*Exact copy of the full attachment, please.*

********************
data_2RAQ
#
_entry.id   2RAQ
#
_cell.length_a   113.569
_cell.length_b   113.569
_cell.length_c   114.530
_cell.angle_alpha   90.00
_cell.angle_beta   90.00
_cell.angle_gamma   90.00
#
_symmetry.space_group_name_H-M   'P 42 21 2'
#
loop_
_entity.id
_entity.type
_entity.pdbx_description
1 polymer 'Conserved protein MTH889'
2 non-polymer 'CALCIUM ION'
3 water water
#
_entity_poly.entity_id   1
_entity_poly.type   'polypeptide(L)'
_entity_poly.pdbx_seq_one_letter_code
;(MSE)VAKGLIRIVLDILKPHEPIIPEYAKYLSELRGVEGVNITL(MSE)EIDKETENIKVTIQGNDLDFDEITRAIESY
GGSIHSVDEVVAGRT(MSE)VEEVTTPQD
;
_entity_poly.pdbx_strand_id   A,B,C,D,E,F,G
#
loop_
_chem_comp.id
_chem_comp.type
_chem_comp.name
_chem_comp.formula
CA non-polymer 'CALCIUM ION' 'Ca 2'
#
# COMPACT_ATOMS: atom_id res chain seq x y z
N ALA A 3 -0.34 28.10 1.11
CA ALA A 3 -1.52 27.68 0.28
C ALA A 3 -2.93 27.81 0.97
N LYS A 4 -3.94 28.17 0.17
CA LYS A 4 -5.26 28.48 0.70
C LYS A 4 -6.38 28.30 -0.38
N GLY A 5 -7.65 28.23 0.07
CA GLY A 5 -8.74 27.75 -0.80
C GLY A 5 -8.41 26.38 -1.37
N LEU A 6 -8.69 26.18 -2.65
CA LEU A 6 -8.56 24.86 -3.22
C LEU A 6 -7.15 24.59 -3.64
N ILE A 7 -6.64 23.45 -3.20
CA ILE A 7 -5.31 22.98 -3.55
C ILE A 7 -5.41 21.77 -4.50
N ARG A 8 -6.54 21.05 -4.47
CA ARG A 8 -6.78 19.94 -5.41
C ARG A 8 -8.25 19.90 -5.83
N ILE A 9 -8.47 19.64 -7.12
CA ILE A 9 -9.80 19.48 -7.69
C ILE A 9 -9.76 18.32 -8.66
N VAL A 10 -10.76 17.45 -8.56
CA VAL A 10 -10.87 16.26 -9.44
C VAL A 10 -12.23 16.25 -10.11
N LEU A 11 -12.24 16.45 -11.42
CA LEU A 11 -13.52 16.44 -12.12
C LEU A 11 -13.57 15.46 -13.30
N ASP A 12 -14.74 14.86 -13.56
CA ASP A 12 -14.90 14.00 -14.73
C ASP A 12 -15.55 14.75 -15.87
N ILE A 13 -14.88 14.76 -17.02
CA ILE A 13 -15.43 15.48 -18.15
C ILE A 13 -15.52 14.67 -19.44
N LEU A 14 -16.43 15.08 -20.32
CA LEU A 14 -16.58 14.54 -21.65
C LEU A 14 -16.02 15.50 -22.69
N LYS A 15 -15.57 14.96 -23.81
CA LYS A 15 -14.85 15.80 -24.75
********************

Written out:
data_2RAQ
#
_entry.id   2RAQ
#
_cell.length_a   113.569
_cell.length_b   113.569
_cell.length_c   114.530
_cell.angle_alpha   90.00
_cell.angle_beta   90.00
_cell.angle_gamma   90.00
#
_symmetry.space_group_name_H-M   'P 42 21 2'
#
loop_
_entity.id
_entity.type
_entity.pdbx_description
1 polymer 'Conserved protein MTH889'
2 non-polymer 'CALCIUM ION'
3 water water
#
_entity_poly.entity_id   1
_entity_poly.type   'polypeptide(L)'
_entity_poly.pdbx_seq_one_letter_code
;(MSE)VAKGLIRIVLDILKPHEPIIPEYAKYLSELRGVEGVNITL(MSE)EIDKETENIKVTIQGNDLDFDEITRAIESY
GGSIHSVDEVVAGRT(MSE)VEEVTTPQD
;
_entity_poly.pdbx_strand_id   A,B,C,D,E,F,G
#
loop_
_chem_comp.id
_chem_comp.type
_chem_comp.name
_chem_comp.formula
CA non-polymer 'CALCIUM ION' 'Ca 2'
#
# COMPACT_ATOMS: atom_id res chain seq x y z
N ALA A 3 -0.34 28.10 1.11
CA ALA A 3 -1.52 27.68 0.28
C ALA A 3 -2.93 27.81 0.97
N LYS A 4 -3.94 28.17 0.17
CA LYS A 4 -5.26 28.48 0.70
C LYS A 4 -6.38 28.30 -0.38
N GLY A 5 -7.65 28.23 0.07
CA GLY A 5 -8.74 27.75 -0.80
C GLY A 5 -8.41 26.38 -1.37
N LEU A 6 -8.69 26.18 -2.65
CA LEU A 6 -8.56 24.86 -3.22
C LEU A 6 -7.15 24.59 -3.64
N ILE A 7 -6.64 23.45 -3.20
CA ILE A 7 -5.31 22.98 -3.55
C ILE A 7 -5.41 21.77 -4.50
N ARG A 8 -6.54 21.05 -4.47
CA ARG A 8 -6.78 19.94 -5.41
C ARG A 8 -8.25 19.90 -5.83
N ILE A 9 -8.47 19.64 -7.12
CA ILE A 9 -9.80 19.48 -7.69
C ILE A 9 -9.76 18.32 -8.66
N VAL A 10 -10.76 17.45 -8.56
CA VAL A 10 -10.87 16.26 -9.44
C VAL A 10 -12.23 16.25 -10.11
N LEU A 11 -12.24 16.45 -11.42
CA LEU A 11 -13.52 16.44 -12.12
C LEU A 11 -13.57 15.46 -13.30
N ASP A 12 -14.74 14.86 -13.56
CA ASP A 12 -14.90 14.00 -14.73
C ASP A 12 -15.55 14.75 -15.87
N ILE A 13 -14.88 14.76 -17.02
CA ILE A 13 -15.43 15.48 -18.15
C ILE A 13 -15.52 14.67 -19.44
N LEU A 14 -16.43 15.08 -20.32
CA LEU A 14 -16.58 14.54 -21.65
C LEU A 14 -16.02 15.50 -22.69
N LYS A 15 -15.57 14.96 -23.81
CA LYS A 15 -14.85 15.80 -24.75